A bit of historical context:

Under the Accepted Agricultural Practices (AAPs), there were three farm categories:

AAP Farm Category

Permit

Inspection?

Number of Farms

Large Farm Operations (LFOs)

Individual Permits

Regular inspection (1 Year Cycle)

27 Farms

Medium Farm Operations (SFOs)

General Permits

Regular inspection (5 Year Cycle)*

138 Farms

Small Farm Operations (SFOs)

No Permits

Inspection based on complaints

7000 farms

*changed to 3-year inspection under Act 64 of 2015

LFOs have been permitted and inspected by VAAFM since 1995 and represent dairy farms with more than 700 mature dairy cows.  MFOs have been permitted and inspected by VAAFM since 2006 and represent farms with between 200 and 699 mature dairy cows and 300 and 999 beef cows.  SFOs under the AAPs represented every farm operation below the MFO threshold—all the way down to one chicken or a 10’ x 10’ vegetable garden.  Every SFO, MFO and LFO has to follow the baseline rules established in the AAPs, in addition to any specific enhanced requirements in the MFO and LFO general and individual permits.

The current discussion around farm size thresholds in the RAPs:

In an effort to meet the legislative intent of Act 64, VAAFM has proposed refining the SFO category to ensure a prioritized and targeted approach to the new mandate to certify and inspect a portion of Small Farms.  This proposal would lead to the establishment of three small farm operation categories in Vermont: Non-RAP Operations (NROs), Small Farm Operations (SFOs) and Certified Small Farm Operations (CSFOs).  LFO and MFO permits would remain unchanged under the RAP Proposed Rule.

Non-RAP Operations (NROs) represent a scale of farm (less than 4 acres in farming, less than 5 cows, less than 4 horses, less than $2,000 gross sales) which in the Agency’s experience has not had substantial impacts on water quality and, as such, has been proposed to be regulated at the municipal level.  These NROs would not need to follow the RAPs in the Proposed Rule and oversight of these operations could be undertaken by municipalities.  The option exists in the Proposed Rule for the VAAFM to require a NRO meet the requirements of RAPs if a water quality issue exists on an operation and municipal rules and enforcement is not present.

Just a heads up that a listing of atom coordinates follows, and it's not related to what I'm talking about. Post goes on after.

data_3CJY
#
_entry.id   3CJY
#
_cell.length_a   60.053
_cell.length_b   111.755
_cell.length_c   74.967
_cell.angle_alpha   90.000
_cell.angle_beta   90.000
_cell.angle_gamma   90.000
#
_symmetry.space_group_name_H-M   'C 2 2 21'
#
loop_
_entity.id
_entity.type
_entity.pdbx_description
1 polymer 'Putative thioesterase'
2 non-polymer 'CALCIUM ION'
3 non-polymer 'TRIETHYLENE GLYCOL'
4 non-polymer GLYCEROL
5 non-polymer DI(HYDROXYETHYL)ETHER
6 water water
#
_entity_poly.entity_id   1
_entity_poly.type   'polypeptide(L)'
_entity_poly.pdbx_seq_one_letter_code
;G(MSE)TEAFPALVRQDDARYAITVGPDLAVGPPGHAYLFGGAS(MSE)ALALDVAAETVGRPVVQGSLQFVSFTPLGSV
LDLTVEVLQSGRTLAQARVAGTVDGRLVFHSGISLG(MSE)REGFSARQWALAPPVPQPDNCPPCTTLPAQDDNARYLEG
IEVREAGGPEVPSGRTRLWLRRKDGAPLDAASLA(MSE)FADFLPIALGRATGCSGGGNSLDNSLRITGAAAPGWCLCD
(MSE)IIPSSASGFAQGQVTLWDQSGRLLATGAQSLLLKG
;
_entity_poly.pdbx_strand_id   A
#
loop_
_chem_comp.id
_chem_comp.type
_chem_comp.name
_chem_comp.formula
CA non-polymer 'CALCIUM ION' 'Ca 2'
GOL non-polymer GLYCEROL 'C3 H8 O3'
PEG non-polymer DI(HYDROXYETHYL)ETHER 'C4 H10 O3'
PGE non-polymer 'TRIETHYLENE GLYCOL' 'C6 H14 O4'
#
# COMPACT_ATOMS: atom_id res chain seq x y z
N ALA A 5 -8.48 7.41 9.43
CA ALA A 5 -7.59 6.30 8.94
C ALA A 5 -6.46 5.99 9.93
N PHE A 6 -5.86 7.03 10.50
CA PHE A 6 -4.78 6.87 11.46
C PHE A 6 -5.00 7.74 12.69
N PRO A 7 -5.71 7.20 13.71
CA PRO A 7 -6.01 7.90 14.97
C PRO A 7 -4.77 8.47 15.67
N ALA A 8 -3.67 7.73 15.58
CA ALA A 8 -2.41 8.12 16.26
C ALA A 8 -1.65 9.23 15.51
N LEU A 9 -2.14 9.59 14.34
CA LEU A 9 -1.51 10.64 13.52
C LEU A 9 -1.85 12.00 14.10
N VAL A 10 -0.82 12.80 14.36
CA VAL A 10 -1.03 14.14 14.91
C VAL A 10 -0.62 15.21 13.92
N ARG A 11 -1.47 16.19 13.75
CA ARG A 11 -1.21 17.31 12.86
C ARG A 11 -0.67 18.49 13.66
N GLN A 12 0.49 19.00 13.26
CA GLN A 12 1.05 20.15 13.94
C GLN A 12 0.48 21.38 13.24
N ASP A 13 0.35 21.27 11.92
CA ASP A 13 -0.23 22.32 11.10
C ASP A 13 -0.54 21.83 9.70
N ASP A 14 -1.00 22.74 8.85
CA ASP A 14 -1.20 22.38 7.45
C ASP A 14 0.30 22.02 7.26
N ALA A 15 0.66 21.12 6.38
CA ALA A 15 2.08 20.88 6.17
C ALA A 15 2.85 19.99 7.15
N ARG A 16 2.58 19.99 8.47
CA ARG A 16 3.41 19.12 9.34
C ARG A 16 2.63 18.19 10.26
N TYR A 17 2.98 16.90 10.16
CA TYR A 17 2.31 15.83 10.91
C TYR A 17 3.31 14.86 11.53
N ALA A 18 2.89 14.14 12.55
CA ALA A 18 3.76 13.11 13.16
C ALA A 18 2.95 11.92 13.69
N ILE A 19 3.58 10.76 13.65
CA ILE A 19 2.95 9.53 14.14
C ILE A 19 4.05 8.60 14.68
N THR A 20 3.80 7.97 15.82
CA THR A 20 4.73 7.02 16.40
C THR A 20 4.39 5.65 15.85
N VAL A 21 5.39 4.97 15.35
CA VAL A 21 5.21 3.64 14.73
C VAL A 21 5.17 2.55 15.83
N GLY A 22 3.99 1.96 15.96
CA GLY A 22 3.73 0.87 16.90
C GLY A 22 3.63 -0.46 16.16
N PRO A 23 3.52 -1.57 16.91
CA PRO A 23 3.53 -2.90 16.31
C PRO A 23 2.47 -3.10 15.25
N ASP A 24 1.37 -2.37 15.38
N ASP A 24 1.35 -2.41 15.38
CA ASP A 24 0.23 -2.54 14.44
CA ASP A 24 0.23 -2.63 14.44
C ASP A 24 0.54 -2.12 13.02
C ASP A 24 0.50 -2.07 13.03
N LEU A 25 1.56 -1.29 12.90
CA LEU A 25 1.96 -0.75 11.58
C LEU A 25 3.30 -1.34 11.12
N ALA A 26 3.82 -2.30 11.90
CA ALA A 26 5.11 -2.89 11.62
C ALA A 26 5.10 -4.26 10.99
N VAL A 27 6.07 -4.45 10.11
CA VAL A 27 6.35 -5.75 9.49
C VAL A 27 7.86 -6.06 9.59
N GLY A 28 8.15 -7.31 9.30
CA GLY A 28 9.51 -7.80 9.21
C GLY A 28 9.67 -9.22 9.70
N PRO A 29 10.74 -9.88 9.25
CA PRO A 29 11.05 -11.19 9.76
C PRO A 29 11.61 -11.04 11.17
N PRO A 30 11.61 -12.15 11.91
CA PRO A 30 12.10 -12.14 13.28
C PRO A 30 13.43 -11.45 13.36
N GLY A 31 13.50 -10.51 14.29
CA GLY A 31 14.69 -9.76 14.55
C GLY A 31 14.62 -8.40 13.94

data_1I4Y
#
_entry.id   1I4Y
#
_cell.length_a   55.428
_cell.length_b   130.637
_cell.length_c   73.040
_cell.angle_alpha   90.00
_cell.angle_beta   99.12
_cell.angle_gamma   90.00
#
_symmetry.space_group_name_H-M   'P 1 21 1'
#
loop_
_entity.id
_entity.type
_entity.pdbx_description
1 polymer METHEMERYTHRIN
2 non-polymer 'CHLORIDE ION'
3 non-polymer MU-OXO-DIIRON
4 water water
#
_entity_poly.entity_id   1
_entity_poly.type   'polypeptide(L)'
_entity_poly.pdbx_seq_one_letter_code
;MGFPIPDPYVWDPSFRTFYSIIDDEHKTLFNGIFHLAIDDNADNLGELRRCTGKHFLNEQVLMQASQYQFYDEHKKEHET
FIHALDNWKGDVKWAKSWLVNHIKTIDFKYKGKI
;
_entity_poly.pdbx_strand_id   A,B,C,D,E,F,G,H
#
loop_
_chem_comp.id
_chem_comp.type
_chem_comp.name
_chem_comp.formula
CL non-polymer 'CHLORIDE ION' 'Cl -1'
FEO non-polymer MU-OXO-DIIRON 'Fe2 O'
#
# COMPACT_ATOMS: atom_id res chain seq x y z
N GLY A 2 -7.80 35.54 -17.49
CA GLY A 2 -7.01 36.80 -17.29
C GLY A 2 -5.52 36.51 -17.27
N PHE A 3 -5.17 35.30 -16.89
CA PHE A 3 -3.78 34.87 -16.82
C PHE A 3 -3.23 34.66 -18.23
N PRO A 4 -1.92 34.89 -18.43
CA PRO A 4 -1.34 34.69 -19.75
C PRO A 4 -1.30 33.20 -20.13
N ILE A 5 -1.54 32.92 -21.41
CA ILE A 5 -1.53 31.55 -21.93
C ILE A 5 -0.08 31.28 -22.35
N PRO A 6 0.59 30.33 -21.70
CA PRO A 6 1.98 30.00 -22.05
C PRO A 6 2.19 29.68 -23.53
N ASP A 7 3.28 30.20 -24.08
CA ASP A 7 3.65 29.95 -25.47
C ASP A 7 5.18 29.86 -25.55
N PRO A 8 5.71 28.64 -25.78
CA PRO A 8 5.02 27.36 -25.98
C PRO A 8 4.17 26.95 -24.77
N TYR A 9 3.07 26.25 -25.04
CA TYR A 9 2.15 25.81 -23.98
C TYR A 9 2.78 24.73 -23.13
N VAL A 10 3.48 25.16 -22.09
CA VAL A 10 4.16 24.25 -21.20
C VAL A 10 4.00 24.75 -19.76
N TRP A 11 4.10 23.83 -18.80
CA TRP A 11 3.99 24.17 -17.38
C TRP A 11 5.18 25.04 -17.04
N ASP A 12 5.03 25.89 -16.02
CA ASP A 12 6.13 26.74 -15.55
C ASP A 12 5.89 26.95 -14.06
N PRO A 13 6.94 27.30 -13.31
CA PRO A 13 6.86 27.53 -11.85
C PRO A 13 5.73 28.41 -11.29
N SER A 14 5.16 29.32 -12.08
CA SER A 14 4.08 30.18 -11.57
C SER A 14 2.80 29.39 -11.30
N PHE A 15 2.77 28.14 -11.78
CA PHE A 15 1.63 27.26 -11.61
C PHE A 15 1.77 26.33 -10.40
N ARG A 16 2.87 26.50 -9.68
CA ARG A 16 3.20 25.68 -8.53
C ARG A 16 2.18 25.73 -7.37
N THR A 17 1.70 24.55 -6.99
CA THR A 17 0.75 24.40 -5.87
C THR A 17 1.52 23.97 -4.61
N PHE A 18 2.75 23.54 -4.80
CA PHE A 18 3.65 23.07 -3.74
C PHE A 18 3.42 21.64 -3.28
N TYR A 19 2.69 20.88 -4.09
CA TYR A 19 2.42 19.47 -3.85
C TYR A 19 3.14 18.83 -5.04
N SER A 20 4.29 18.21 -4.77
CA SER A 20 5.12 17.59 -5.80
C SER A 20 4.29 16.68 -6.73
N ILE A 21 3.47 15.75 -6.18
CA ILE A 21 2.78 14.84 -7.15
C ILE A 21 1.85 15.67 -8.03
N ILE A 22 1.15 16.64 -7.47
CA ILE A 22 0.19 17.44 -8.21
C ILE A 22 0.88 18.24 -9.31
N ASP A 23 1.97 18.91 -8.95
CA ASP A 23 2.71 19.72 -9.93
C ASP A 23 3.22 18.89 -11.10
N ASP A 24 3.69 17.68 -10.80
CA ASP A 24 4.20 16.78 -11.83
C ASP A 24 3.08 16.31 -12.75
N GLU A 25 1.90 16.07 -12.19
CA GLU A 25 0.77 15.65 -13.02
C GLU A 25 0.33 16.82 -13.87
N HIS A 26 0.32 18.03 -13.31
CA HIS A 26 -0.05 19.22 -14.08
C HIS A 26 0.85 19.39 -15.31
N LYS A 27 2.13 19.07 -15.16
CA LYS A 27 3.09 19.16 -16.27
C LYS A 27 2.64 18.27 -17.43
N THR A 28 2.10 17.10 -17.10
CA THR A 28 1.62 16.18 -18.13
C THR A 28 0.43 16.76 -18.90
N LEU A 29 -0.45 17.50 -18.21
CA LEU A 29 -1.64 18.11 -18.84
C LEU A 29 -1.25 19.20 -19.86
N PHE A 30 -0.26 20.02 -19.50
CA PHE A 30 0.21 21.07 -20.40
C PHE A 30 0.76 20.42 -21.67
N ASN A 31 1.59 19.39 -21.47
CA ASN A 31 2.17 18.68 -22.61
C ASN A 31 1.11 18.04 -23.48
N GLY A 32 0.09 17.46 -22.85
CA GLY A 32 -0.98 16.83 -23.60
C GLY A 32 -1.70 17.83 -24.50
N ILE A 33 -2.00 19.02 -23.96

Every farm operation above the NRO threshold would need to follow all requirements of the RAPs: this includes SFOs, CSFOs, MFOs and LFOs.

Under the Proposed Required Agricultural Practices (RAPs), there are four farm categories that need to follow the RAPs:

RAP Farm Category

Permit

Inspection?

Number of Farms

Large Farm Operations (LFOs)

Individual Permits

Regular inspection (1 Year Cycle)

27 Farms

Medium Farm Operations (SFOs)

General Permits

Regular inspection (3 Year Cycle)

138 Farms

Certified Small Farm Operations (CSFOs)

Certification Program

Regular inspection (7 Year Cycle)

1500 Farms